We are going to take a step back for a sec. The hypothetical customer has come back to us and decided they no longer want to pay for 6 colors, but only 4, and the shirt has to be green. (big surprise, right?) Instead of going into the design again, piece by piece to recolor it, we can use the Color Styles feature. You can open up the Color Styles Dockerrr by clicking on Tools>Color Styles. Once the docker is open, at first it will just be white with no swatches showing. Simply select your entire design and drag and drop it into the blank white area of the docker. This will load all the used PMS swatches into the color styles docker. Now you can right click on each one and “Edit Color”. This is a quick way to eliminate colors and/or swap out colors.


Here I’ve recolored the design and opened up the separations in the Print Window again Now you can see we only have 4 colors in the design, as requested by the customer. We are ready to print the seps.

And here’s the final 4 color design. Again,
video tutorial[/URL] does a much better job explaining these techniques. I hope this helps you save time and effort when coloring vector artwork in CorelDraw!

Best of luck and feel free to ask questions and I will try my best to answer them.

Thanks for reading!

James Koenig is a freelance graphic designer that specializes in illustrations, screenprint art, t-shirt designs, logos and more.

If you would like to learn more, visit his CorelDraw tutorials on Youtube: ‪FreelanceFridge's Channel‬‏ - YouTube or have any other questions, feel free to him through his website: Welcome to James Koenig's Freelance Fridge: Artwork, Design, and Illustration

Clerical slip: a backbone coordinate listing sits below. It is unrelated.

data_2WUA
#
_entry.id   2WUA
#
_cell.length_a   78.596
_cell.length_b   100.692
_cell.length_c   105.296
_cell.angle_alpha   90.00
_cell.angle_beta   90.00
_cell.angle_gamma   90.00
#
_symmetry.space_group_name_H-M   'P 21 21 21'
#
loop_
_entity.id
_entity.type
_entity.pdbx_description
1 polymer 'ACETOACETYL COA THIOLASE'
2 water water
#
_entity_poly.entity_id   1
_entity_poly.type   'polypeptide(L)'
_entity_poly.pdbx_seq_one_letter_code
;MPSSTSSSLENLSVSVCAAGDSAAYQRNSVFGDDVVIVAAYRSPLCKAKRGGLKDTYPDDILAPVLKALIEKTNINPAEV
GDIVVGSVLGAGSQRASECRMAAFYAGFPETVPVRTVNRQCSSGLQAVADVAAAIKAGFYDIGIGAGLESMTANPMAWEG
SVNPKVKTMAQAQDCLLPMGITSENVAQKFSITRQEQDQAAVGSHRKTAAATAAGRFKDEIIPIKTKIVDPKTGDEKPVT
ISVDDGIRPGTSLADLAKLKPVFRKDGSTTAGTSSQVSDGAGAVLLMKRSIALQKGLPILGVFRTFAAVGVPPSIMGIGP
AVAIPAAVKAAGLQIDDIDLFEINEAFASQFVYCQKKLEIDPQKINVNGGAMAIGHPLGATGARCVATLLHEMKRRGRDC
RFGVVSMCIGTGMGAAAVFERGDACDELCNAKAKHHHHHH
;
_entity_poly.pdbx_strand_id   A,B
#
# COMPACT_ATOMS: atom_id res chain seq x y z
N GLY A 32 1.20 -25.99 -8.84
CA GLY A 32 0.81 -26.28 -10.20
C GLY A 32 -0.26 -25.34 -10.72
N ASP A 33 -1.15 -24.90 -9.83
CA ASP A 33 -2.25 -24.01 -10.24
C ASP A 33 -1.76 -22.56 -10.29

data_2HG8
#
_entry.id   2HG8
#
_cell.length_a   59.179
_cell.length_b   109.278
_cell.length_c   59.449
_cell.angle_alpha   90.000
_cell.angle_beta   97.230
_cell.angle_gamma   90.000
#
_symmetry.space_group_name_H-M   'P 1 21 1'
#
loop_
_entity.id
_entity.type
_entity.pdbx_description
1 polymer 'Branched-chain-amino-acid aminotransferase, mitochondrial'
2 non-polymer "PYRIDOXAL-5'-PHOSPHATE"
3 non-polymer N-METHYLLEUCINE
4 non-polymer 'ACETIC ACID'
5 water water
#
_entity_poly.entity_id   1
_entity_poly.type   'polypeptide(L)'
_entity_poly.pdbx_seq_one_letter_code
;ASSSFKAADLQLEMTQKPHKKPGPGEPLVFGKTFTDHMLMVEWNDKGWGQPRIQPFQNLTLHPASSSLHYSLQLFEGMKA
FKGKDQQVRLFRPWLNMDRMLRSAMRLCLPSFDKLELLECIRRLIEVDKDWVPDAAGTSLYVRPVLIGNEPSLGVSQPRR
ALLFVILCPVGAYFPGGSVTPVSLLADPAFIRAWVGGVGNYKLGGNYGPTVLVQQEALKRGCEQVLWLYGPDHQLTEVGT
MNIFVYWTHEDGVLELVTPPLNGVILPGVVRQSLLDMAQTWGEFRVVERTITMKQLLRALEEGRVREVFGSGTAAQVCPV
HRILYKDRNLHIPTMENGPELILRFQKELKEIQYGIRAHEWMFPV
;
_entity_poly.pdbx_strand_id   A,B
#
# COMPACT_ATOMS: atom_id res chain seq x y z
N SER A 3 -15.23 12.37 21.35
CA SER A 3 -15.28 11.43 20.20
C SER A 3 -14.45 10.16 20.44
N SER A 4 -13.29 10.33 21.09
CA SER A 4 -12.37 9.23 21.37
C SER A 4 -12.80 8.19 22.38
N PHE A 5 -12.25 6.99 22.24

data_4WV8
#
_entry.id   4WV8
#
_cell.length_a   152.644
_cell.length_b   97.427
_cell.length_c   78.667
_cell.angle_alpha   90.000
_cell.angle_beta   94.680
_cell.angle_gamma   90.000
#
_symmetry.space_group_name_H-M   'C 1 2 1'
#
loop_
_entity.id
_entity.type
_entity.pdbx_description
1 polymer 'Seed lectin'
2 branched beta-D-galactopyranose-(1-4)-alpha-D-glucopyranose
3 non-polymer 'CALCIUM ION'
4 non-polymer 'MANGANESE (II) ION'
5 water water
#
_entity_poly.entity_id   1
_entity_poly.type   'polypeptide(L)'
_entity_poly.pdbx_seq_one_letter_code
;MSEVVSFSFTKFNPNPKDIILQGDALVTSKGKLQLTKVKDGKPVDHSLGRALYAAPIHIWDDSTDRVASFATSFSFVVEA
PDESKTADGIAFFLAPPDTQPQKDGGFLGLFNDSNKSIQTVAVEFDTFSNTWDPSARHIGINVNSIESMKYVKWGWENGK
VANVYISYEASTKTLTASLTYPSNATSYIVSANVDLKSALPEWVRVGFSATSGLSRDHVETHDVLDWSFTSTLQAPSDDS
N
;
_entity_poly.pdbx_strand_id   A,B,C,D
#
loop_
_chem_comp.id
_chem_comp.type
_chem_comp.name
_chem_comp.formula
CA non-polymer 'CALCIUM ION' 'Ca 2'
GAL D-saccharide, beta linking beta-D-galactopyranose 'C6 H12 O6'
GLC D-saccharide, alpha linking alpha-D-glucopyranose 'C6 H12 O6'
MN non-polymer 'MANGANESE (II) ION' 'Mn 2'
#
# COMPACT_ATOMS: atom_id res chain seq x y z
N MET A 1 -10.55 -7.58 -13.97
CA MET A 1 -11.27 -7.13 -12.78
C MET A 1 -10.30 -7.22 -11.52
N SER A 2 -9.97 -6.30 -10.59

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Good basics here. Another way to get a lot of objects colored the same is to color one of them, then you click one by one on each object you want to be that same color hitting CTRL+R (shortcut for Repeat, under Edit - repeats the last thing you did) for each object. That's a really quick way to get a lot of things colored the same. (Also, just a little side note - you can select individual objects within a group, for coloring or whatever, without ungrouping by holding CTRL while clicking them.)
 

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Discussion Starter · #5 ·
Good article. I have gotten artwork were I couldn't couldn't color inside, only the lines would color. Sometimes create boundary works sometimes not.
Hi Mark, that is a common problem with some not-so-professional clipart that is out there. Create boundary will only work if the shape area is a completely closed off area. I will actually be writing an article on this issue, as well as many other common clipart problems, in the next t-shirtforums.com newsletter. So keep your eye out for that. If you do have a particular piece of art that you are having trouble with right now, feel free to PM or email me through my site and I'd be happy to take a look at it.